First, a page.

The Wonderful Kumquat

The Wonderful Kumquat

What’s a Kumquat?

Cold and flu season is upon us, and it’s time to bring out the heavy arsenal of health care products: cough drops and syrups, tissues, hot soup, and kumquats. Wait, kumquats? What’s a kumquat?

Meet the Gam Gwat

Called cumquats in Europe, these citrus trees produce little orange fruits, about the size and shape of a large grape. They are native to the mountains of south-east China and Japan, where they were originally called by their Cantonese name “gam gwat,” meaning Golden Fruit.

Robert Fortune, a collector for the London Horticultural Society and for whom the kumquat’s genus Fortunella is named, introduced them to the west in 1846. Kumquats are unique in the world of citrus in that they are the only citrus fruit with an edible peel. They are typically just eaten whole or halved, in salads or by the handful. The seed is bitter but harmless, and can be either swallowed whole or spat out. Because of its sweet peel, it is also excellent candied or used in marmalade.

A Delicious Citrus Super Fruit

Vitamin C is well known for its ability to head off a bad cold. In the citrus family, oranges are the heavy lifter, with 53.2 mg of Vitamin C per 100 grams of fruit (that’s one large fruit, once the peel is removed). At 43.9 mg per 100 grams (73% of Recommended Daily Allowances, or RDA), kumquats have nearly as much. However, they have a lot going for them that oranges lack. This is because in kumquats, you eat the whole fruit, peel and all. As with most fruits and veggies, the outer layer is where the bulk of the nutrients are. When you peel your orange and toss those skins in the compost pile, you’re throwing away all kinds of nutrients. But when you eat a kumquat, you not only get the high amounts of vitamin C and potassium in the juicy pulp, but all the nutrition of the peel too.

So what is in the kumquat peel anyway?

  • It is high in fiber (100 grams of kumquats have a whopping 6.7g, or 17% of your RDA for fiber, nearly 3 times as much as an equivalent serving of orange).
  • It contains abundant anti-oxidants, including carotenes (14 times as much as an orange!), tannins, etc.
  • Many healthful essential oils are found in the peel, such as limonene, which is has anti-microbial properties (naturally helping to fight those germs).
  • In addition to Vitamin C, it also contains Vitamins A (25% more than an orange), Niacin (a B-Vitamin, at double the amount of an orange), and Vitamin E, all of which help remove damaging free radicals from the body and thus help to protect and heal us from infections.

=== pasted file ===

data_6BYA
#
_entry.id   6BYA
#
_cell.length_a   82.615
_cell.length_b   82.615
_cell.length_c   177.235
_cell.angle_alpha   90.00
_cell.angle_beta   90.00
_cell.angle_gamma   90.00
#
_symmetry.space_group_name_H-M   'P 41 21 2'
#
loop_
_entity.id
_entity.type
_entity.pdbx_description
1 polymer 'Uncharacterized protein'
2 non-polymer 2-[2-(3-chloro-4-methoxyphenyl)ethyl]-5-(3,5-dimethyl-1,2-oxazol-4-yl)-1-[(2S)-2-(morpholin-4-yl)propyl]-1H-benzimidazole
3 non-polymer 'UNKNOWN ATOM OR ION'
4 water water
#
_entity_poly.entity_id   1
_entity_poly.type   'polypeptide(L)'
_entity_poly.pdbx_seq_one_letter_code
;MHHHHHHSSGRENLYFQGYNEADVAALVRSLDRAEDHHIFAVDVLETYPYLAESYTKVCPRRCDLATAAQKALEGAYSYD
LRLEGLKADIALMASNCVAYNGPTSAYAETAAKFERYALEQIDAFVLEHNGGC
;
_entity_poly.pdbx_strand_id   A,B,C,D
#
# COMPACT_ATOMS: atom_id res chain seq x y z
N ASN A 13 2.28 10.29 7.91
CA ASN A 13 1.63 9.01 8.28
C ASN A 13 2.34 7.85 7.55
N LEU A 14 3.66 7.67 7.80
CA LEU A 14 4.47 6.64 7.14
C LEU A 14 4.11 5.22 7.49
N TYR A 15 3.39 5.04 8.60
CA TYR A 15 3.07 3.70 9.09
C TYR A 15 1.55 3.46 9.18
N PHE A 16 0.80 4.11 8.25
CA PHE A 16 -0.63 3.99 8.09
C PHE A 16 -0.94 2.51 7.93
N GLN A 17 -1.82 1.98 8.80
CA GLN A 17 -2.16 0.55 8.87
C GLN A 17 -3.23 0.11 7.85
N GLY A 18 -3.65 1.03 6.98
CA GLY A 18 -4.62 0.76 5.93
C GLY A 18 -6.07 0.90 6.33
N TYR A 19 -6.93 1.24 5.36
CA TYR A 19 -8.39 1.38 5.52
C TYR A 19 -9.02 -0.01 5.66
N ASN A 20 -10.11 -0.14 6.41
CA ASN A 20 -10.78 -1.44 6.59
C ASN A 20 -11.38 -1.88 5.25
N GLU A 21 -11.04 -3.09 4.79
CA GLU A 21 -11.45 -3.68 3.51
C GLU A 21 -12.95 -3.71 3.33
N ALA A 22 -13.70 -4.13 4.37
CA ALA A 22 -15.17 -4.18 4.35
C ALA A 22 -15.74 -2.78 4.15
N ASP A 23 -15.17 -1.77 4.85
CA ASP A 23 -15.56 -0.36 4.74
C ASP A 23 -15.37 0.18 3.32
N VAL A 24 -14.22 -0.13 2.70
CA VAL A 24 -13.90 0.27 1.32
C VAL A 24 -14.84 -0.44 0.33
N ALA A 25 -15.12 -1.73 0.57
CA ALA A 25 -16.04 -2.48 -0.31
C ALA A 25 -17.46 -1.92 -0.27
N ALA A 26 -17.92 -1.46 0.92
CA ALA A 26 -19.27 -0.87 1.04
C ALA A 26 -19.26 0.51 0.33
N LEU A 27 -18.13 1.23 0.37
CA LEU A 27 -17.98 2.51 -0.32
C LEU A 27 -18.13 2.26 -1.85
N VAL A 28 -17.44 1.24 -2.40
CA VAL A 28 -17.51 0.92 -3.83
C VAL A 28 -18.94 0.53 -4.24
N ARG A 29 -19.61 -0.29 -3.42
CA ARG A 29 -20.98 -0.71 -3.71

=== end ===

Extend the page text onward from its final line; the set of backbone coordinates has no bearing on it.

• A significant amount of minerals are found in the peel, as well. 62mg of calcium (50% more than an orange), as well as copper (more than double that of an orange), magnesium (nearly 10 times), manganese (6 times), zinc (2 times), and especially iron (11 times as much as an orange!)

Kumquat Care

Kumquats require much the same care that you would give your lemon or other citrus trees (more on that here). They make ideal potted plants, or can be grown outdoors in the proper conditions. Although there are many varieties of kumquat, the Nagami is most commonly available in the U.S. A few breeders have also begun producing crosses between kumquats and mandarin oranges (mandarinquats) or limes (you guessed it - limequats).

Kumquats are among the most cold-hardy of all citrus, withstanding temperatures down to 24F. They can be grown year round outside in zone 9 and 10, but also make nice looking container plants for greenhouses in any zone. These thornless trees are rather slow growing, with a maximum possible height of 8 to 12 feet. However, they are easy to prune as a dwarf, so once they reach the size you want it is easy to keep that way. Kumquats like hot summers, which stimulate abundant flowering. Harvest the fruit when they are bright orange all over.

Once they are fully orange, they will not get any bigger or sweeter. The fruit is ready for harvest in the winter, just in time for the annual germ war!

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